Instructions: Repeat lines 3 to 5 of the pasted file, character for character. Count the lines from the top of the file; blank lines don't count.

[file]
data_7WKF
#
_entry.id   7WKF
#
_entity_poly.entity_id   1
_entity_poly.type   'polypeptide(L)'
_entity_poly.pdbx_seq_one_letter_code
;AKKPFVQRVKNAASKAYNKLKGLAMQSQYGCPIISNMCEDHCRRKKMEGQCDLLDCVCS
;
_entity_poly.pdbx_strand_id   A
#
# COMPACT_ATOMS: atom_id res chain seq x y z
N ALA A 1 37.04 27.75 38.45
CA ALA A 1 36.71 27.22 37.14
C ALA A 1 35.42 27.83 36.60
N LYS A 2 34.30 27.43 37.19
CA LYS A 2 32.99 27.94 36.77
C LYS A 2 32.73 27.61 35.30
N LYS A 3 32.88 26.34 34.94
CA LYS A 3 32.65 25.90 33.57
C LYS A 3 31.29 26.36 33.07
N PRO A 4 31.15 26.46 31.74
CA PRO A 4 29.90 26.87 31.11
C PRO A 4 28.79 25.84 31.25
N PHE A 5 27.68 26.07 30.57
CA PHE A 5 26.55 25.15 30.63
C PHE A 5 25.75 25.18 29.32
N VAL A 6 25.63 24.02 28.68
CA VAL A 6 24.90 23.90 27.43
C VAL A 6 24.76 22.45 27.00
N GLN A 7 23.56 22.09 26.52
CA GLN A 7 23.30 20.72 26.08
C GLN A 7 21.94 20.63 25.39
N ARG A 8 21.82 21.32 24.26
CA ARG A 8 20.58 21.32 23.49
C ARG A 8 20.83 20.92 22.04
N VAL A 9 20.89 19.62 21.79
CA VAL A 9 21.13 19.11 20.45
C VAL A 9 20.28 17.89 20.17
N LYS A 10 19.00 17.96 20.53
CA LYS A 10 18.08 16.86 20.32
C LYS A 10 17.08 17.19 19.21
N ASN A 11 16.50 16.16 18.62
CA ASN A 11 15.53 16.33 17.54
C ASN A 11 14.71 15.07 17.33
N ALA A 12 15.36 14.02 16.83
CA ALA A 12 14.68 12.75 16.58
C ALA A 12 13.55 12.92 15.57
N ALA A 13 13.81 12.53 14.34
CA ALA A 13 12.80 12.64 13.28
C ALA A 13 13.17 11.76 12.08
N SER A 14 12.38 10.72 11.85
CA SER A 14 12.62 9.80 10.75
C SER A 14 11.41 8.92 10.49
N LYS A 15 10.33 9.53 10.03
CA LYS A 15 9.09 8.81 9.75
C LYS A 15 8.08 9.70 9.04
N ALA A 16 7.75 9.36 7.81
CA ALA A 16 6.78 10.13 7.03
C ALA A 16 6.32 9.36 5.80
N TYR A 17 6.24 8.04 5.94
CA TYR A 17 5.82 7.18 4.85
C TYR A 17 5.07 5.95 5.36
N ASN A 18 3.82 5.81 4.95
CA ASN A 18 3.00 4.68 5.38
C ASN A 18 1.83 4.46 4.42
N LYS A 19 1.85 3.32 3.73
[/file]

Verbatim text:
_entry.id   7WKF
#
_entity_poly.entity_id   1